But there was another interpretation of the Clean Air Act. As the thinking went, a provision of the law (section 112-R) already authorized the EPA to monitor and regulate chemical plants. Manufacturers were obligated to study the worst-case scenarios of a major accident or attack, and assess the consequences such incidents would have on workers and nearby residents. But most importantly, the agency had the power to make new rules as necessary. Environmental groups and labor unions had long supported this interpretation, but it was dead as a doornail during the remainder of the Bush Administration. Last year, Whitman pushed Lisa Jackson, President Obama’s EPA administrator, to act unilaterally. “This is the right thing to do, and it is a step that the E.P.A. could take right now,” she argued in a New York Times op-ed.
The fertilizer industry, along with its allies in the agriculture and chemical industries, was less than pleased. Last June, Reps. Fred Upton (R-Mich.), Ed Whitfield (R-Ky.) and John Shimkus (R-Ill.) wrote a letter to Jackson protesting the proposal to regulate chemical plants. “[W]e do not support the use of the accidental release prevention provisions of the Clean Air Act to address site security from terrorist attacks at chemical facilities,” they wrote.
Their argument was a simple one: If a report detailing the safety and security weaknesses of a chemical facility fell into the hands of a terrorist, it could become a magnet for a future attack. But it was also something of a red herring. Industry groups and their congressional allies have opposed using section 112-R to crack down on chemical plants long before fears of Al Qaeda had gripped the Capitol. It also rested on a logical fallacy—the point of the safety regulations was to force manufacturers to shore up the workplace so that there wouldn’t be any obvious weaknesses to exploit.
Later that year, they introduced a bill to formally prohibit the EPA from using the Clean Air Act to regulate security and safety at chemical production and storage sites, by mandating that any such inspections be carried out by the Department of Homeland Security instead. Their bill also left it up to manufacturers to determine whether or not to make improvements to the safety of their workplace. In February, Pompeo introduced the General Duty Clarification Act of 2013, a repeat of the 2012 bill, with 10 Republican cosponsors—and one Democrat, Rep. Jim Matheson of Utah. The bill was backed by some of the nation’s most powerful lobbying groups, including the US Chamber of Commerce.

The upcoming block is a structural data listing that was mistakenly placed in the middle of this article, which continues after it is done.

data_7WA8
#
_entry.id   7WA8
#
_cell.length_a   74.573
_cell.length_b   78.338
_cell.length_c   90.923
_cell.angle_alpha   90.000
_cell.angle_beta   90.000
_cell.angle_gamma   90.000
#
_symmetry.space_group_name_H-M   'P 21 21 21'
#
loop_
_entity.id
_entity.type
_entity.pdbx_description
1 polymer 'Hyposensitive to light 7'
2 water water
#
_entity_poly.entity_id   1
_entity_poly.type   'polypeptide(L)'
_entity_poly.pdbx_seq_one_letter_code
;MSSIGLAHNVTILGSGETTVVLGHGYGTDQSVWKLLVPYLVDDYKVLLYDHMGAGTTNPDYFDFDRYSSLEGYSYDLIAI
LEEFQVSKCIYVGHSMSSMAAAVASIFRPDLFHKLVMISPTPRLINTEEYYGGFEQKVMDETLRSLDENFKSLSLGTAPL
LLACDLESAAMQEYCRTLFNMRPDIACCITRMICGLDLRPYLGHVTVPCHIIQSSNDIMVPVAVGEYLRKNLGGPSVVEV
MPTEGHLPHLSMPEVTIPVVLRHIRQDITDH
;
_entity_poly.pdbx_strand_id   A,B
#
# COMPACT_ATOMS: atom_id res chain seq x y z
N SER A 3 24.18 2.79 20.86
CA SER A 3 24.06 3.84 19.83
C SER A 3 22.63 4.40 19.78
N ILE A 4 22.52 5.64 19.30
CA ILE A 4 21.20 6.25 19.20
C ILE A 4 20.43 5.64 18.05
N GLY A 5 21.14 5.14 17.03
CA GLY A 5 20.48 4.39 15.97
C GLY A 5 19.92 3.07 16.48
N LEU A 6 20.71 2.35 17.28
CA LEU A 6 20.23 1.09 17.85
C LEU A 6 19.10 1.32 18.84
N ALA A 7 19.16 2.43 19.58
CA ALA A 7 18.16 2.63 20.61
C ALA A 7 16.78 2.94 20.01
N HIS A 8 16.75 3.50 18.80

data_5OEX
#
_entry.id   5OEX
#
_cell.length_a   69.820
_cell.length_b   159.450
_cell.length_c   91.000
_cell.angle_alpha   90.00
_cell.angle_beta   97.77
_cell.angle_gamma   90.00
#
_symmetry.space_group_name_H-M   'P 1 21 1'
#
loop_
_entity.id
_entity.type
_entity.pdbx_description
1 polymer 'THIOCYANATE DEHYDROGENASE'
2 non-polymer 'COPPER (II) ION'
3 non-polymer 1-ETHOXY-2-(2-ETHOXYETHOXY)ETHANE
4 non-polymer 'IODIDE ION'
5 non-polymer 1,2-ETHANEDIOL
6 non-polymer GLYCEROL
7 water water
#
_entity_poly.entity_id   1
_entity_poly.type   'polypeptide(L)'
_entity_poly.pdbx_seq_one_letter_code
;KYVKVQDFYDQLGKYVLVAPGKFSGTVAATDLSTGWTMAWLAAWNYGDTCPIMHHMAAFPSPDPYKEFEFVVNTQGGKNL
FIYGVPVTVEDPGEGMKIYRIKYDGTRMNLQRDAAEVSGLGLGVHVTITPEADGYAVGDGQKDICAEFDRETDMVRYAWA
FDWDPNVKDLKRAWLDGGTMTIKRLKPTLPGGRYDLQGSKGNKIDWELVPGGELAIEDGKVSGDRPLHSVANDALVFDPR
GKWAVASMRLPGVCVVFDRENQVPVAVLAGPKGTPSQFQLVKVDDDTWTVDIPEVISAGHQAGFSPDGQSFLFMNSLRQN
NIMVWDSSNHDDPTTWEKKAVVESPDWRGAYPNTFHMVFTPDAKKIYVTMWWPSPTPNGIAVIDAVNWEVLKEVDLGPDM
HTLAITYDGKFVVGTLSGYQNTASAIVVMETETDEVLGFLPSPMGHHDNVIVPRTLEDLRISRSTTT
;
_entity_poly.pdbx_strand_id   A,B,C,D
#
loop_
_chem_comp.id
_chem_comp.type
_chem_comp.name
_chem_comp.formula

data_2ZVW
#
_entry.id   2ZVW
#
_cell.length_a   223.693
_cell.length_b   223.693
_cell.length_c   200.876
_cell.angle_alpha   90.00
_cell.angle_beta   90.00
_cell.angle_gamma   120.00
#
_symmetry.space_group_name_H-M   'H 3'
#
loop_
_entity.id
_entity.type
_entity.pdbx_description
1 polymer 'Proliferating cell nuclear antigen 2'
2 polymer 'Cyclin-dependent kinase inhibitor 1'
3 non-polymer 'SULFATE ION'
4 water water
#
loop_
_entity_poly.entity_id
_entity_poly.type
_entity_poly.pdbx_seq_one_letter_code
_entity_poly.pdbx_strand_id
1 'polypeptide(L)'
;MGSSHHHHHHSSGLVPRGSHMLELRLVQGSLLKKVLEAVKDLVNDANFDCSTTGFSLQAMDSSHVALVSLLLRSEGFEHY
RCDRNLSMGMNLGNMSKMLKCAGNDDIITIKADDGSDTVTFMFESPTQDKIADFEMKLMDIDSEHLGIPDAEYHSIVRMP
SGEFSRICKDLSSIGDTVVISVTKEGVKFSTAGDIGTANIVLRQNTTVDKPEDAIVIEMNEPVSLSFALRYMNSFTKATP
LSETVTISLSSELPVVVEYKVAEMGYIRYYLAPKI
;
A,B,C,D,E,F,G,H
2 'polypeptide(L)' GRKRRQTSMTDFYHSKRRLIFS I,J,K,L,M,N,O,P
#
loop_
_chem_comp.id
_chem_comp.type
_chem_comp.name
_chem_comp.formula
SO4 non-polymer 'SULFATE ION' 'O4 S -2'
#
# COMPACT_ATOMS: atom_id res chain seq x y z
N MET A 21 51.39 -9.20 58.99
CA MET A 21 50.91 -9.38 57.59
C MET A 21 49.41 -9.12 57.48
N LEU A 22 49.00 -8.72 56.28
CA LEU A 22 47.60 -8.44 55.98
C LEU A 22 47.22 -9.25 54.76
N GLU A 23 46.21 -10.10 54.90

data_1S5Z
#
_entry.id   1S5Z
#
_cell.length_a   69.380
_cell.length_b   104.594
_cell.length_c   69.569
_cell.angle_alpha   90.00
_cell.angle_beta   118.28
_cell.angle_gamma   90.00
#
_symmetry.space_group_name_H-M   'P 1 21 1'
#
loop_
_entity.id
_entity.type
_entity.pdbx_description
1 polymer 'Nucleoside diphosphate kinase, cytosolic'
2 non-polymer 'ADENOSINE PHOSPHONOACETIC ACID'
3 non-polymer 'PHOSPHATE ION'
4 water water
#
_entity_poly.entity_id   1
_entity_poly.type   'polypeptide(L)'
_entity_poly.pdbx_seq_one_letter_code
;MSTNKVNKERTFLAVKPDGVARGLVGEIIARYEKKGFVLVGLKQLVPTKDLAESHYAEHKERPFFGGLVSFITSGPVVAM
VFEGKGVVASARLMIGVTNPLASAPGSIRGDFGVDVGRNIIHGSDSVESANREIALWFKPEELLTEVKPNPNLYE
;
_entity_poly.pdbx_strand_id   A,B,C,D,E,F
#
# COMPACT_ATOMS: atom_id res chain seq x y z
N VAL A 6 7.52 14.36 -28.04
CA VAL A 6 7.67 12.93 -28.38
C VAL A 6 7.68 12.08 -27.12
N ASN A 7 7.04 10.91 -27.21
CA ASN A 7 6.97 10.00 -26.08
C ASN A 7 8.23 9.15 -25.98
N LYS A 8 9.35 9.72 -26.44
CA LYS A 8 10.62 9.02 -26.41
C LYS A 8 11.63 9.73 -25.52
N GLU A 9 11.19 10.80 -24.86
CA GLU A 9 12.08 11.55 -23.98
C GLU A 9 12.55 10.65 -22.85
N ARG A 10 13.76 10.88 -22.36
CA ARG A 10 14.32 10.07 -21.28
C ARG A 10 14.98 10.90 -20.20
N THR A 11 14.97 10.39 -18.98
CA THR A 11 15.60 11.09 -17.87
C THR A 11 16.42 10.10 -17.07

“Dividing safety and security has been a game that the chemical industry has tried to play for many years,” Orum says. “That’s the point of the Pompeo bill—divide safety from security. But they’re not separable.”
In the meantime, advocates for greater oversight of America’s great unregulated fertilizer facilities hope that maybe, just maybe, the explosion in West will be enough of a wake-up call to get Congress and the EPA to finally act.
“Most of these things are human error,” says Neil Carman, clean air program director at the Sierra Club’s Austin chapter and a former investigator at the Texas Commission on Environmental Quality, which inspects plants like West. “These things don’t happen all of a sudden. Every accident that I’ve looked at in industrial plants, it was like, ‘Hey, you’ve got a ticking time bomb there.'”